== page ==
In Kurzel’s film the recruits are in various stages of adolescence, which raises the difficult question: at what age does childhood end?5 Are the soldiers more rightly considered young men? What is more easily grasped is that for these lads their new status as warriors requires training. We watch as the veterans, some lacking beards themselves, help prepare the boys for combat. Macbeth attends to one youth in particular (Greenan’s unnamed soldier), wrapping a sword in his hand and smearing paint on his face. But before moving on Macbeth pauses to touch the boy’s cheek, a humanizing gesture we will see again. We watch as the youths receive their education in war, and the film demonstrates how methods of extreme violence and survival need to be learned and passed on. Macbeth’s boy soldier, unfortunately, does not survive the fight. After discovering his body on the battlefield, Macbeth covers the boy’s eyes with shells and places a dagger in his hand, as if he were burying a second son.6 Young soldiers in Kurzel’s film are thus represented as both partisans and victims, bringing to light the complicated link between children’s vulnerabilities and the public roles they sometimes perform (Appell 19). According to James Marten, since children’s lives are always already characterized by conflict—from disciplinary measures and familial strife to, for many, growing up in battle zones—children have a better understanding of war than is generally presumed (57). The morning that Duncan’s murder is discovered, we get a quick shot of children playing outside the king’s tent. Two girls snatch a crown of twigs off a little boy’s head, and we are reminded that usurping from others is not an activity reserved just for grown-ups. As J. Allan Mitchell has asked, “Is child’s play ever innocent?” (66).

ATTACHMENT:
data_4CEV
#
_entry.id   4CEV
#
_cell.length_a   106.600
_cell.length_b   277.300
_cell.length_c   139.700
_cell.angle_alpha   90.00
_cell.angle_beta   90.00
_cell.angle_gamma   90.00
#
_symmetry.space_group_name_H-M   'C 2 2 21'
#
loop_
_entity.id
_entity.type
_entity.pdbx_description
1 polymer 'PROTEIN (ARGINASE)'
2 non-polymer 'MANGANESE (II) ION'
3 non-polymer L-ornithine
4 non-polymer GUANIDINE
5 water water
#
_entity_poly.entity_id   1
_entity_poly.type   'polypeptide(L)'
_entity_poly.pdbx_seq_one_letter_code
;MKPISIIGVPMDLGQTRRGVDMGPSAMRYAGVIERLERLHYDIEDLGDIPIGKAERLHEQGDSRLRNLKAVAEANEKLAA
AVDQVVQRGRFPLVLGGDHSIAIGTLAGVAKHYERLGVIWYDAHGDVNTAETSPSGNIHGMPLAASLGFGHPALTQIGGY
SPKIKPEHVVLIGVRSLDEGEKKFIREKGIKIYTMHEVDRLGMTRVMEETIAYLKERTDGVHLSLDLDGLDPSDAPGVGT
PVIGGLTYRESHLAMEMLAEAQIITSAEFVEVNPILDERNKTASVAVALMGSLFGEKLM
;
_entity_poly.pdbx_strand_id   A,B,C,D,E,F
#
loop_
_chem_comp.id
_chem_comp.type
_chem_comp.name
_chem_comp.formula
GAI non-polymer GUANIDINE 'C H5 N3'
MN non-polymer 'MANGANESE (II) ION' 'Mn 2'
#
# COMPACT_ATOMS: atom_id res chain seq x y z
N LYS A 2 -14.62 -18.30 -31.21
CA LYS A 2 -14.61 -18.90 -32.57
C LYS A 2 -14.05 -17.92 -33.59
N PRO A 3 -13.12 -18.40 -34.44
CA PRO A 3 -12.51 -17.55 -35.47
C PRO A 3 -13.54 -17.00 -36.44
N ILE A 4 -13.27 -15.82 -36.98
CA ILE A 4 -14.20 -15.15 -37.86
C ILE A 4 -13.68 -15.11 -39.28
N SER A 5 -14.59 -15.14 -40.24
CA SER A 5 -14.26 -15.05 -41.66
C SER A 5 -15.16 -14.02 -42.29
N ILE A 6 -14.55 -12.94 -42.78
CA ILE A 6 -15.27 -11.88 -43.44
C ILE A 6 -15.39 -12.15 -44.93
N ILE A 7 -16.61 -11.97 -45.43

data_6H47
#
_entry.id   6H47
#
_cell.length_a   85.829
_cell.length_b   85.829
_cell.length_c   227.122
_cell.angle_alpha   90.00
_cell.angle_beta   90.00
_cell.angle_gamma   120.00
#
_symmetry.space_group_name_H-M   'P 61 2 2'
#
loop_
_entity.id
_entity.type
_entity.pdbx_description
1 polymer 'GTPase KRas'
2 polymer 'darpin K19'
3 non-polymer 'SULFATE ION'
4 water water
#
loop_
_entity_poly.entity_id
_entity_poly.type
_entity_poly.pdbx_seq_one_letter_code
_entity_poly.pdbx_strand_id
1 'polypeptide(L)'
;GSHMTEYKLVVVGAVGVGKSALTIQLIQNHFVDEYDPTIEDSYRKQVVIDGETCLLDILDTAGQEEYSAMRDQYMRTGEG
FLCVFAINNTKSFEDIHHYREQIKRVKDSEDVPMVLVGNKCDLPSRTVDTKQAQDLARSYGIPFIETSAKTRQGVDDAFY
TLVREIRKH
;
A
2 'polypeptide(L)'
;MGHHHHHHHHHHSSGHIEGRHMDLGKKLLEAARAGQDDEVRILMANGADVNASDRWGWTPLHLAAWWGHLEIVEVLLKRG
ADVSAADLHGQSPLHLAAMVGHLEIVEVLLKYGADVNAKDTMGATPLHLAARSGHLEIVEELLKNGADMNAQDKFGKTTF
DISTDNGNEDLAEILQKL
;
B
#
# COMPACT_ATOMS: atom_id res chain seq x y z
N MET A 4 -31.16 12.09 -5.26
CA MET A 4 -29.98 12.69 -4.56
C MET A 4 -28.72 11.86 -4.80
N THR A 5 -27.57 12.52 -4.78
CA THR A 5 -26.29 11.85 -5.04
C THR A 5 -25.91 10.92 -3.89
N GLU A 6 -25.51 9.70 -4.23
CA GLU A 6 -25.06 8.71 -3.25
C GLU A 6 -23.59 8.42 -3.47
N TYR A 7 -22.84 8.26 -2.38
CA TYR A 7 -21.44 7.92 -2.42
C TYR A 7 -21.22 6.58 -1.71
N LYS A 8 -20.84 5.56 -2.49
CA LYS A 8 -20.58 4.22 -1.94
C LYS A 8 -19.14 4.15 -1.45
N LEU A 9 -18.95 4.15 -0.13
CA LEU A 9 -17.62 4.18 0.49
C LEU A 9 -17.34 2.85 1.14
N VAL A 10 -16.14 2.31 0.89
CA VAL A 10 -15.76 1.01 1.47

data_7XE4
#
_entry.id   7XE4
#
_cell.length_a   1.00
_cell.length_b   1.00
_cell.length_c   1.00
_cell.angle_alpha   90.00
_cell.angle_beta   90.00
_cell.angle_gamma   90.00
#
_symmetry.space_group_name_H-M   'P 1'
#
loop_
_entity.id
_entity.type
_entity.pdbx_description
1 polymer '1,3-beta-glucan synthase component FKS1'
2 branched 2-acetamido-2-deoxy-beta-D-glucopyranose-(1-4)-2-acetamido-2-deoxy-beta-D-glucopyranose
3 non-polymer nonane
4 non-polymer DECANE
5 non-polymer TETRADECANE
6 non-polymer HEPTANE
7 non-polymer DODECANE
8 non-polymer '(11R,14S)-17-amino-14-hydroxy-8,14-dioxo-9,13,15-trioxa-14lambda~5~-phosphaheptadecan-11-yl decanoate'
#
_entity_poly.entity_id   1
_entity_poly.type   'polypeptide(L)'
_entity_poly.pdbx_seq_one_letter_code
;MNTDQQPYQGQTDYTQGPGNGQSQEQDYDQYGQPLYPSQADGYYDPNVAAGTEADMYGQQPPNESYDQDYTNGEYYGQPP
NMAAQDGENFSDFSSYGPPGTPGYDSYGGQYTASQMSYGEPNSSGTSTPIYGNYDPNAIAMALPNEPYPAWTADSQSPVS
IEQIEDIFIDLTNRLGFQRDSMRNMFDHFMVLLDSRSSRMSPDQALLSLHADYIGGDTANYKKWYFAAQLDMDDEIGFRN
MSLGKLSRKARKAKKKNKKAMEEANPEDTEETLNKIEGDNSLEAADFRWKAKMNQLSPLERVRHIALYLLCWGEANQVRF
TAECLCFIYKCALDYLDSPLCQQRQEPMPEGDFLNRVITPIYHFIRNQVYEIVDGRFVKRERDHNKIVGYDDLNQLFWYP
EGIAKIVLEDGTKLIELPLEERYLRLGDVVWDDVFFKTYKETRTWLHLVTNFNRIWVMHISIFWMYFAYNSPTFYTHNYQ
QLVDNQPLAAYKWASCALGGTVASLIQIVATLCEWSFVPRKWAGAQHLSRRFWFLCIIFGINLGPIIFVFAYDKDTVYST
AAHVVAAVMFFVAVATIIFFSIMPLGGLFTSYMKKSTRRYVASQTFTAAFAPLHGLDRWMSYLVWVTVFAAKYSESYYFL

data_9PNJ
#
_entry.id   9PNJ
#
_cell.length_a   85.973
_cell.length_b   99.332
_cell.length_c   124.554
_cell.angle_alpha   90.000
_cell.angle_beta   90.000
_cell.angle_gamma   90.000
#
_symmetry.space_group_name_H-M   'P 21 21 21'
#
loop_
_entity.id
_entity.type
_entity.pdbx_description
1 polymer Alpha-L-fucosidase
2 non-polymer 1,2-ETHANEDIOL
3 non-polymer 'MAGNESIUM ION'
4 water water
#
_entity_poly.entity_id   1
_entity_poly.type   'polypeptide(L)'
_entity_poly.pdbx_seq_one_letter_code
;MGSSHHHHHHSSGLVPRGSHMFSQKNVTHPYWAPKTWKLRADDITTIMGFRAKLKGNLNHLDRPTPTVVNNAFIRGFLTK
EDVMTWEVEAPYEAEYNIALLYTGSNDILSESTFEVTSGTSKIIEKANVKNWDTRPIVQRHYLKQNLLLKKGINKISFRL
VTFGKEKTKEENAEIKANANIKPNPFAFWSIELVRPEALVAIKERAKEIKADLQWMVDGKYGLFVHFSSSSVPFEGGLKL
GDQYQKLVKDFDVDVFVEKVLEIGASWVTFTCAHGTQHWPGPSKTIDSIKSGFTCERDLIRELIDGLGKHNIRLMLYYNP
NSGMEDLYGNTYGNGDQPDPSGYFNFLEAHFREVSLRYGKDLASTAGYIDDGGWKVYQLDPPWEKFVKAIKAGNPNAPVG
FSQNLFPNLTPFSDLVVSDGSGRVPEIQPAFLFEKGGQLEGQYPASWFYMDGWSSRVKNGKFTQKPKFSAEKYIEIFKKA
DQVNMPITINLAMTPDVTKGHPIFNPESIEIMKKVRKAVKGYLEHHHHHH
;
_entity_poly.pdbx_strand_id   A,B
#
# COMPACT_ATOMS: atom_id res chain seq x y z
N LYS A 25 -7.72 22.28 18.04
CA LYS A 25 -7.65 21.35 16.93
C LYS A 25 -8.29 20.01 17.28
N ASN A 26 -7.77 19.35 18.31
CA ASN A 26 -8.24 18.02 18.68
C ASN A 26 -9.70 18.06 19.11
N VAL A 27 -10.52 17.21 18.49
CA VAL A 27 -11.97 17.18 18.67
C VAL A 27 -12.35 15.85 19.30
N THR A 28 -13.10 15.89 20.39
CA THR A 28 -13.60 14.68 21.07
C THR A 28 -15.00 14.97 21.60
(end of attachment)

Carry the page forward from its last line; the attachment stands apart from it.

The filmmakers underscore how young people are constantly being groomed in the ways of maximal aggression. In another scene not found in Shakespeare, Duncan and his son, Malcolm (Jack Reynor), execute the Thane of Cawdor with their own bows and arrows. Hence Kurzel’s representation of the “boy Malcolm” (5.3.3), bearded yet retaining some of the plumpness reminiscent of childhood, is shown training to kill at his father’s side.7 In another example, Macbeth delivers his soliloquy “If it were done when ’tis done” (1.7.1) outside the pavilion where a feast is being held for Duncan. Macbeth’s lines

          we but teach
Bloody instructions, which being taught, return
To plague th’inventor (1.7.8-10)

are voiced over an interior shot of the tent at precisely the moment when Duncan is showing some children his intricately carved sword, letting them touch it and admire its beauty. Malcom will pick up this very sword from Macbeth’s empty throne at the end of the movie to be used, it is suggested, in a future stand-off with Fleance. In other words, Duncan is readying the next generation of warriors to potentially do battle with his own heir. Hence we are led to understand that the “bloody instructions” imparted to children can have consequences not so easily contained. Children are no doubt shaped by the adults who want to discipline them, but Kurzel also demonstrates how children are “agents of their own learning” (Naomi Miller 137) and can threaten the very powers (“th’inventor”) that would teach them in the first place. As Bernstein has written, “Children do not passively receive culture. Rather, children expertly field the co-scripts of narratives and material culture and then collectively forge” their own responses (29). The film offers the possibility that the actions of youth cannot be entirely scripted by grown-ups, nor are they always predictable.